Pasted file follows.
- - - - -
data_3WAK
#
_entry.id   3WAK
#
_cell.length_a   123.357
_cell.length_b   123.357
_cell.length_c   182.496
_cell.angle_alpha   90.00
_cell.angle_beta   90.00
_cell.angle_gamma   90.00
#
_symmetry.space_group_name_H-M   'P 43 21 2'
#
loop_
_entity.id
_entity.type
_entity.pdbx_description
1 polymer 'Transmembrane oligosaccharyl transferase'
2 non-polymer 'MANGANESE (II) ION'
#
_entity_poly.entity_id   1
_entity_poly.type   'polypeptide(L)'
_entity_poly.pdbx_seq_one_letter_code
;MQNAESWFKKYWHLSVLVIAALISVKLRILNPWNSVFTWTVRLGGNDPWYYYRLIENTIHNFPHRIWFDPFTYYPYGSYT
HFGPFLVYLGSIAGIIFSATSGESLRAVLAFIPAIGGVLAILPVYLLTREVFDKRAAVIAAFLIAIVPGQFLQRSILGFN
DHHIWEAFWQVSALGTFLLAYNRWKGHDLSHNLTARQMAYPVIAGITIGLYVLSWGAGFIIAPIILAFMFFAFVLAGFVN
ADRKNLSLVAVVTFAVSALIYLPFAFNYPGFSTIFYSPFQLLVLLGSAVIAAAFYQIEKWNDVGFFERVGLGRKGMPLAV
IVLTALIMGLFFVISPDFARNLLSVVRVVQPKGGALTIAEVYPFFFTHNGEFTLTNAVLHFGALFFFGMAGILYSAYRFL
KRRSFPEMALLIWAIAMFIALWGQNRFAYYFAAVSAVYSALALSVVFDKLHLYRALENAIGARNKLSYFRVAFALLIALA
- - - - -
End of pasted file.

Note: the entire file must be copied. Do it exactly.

data_3WAK
#
_entry.id   3WAK
#
_cell.length_a   123.357
_cell.length_b   123.357
_cell.length_c   182.496
_cell.angle_alpha   90.00
_cell.angle_beta   90.00
_cell.angle_gamma   90.00
#
_symmetry.space_group_name_H-M   'P 43 21 2'
#
loop_
_entity.id
_entity.type
_entity.pdbx_description
1 polymer 'Transmembrane oligosaccharyl transferase'
2 non-polymer 'MANGANESE (II) ION'
#
_entity_poly.entity_id   1
_entity_poly.type   'polypeptide(L)'
_entity_poly.pdbx_seq_one_letter_code
;MQNAESWFKKYWHLSVLVIAALISVKLRILNPWNSVFTWTVRLGGNDPWYYYRLIENTIHNFPHRIWFDPFTYYPYGSYT
HFGPFLVYLGSIAGIIFSATSGESLRAVLAFIPAIGGVLAILPVYLLTREVFDKRAAVIAAFLIAIVPGQFLQRSILGFN
DHHIWEAFWQVSALGTFLLAYNRWKGHDLSHNLTARQMAYPVIAGITIGLYVLSWGAGFIIAPIILAFMFFAFVLAGFVN
ADRKNLSLVAVVTFAVSALIYLPFAFNYPGFSTIFYSPFQLLVLLGSAVIAAAFYQIEKWNDVGFFERVGLGRKGMPLAV
IVLTALIMGLFFVISPDFARNLLSVVRVVQPKGGALTIAEVYPFFFTHNGEFTLTNAVLHFGALFFFGMAGILYSAYRFL
KRRSFPEMALLIWAIAMFIALWGQNRFAYYFAAVSAVYSALALSVVFDKLHLYRALENAIGARNKLSYFRVAFALLIALA